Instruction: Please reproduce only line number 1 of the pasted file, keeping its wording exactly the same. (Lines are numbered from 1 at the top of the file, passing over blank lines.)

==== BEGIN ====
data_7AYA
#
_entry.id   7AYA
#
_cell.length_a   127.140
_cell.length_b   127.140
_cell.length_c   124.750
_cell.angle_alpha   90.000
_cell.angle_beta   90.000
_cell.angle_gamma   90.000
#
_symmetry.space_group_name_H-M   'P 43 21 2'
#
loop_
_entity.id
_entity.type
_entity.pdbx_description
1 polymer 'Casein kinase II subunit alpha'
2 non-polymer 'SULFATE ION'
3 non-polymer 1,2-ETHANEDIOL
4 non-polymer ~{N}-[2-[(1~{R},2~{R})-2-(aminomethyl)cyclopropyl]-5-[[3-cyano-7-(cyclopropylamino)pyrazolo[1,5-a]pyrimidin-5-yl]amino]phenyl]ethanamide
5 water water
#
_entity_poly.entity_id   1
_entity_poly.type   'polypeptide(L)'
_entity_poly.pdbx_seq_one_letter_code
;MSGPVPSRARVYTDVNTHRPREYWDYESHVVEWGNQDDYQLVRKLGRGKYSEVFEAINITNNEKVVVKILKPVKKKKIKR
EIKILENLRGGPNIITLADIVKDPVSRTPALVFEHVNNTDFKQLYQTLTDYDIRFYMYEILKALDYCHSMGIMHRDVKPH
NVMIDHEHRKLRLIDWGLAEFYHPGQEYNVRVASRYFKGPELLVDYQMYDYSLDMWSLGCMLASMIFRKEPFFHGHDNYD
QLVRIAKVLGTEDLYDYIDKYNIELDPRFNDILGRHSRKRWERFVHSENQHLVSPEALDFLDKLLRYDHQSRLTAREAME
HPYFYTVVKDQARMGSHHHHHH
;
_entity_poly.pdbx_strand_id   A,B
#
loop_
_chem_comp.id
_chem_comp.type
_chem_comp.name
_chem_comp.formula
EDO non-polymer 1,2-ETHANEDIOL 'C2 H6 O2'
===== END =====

data_7AYA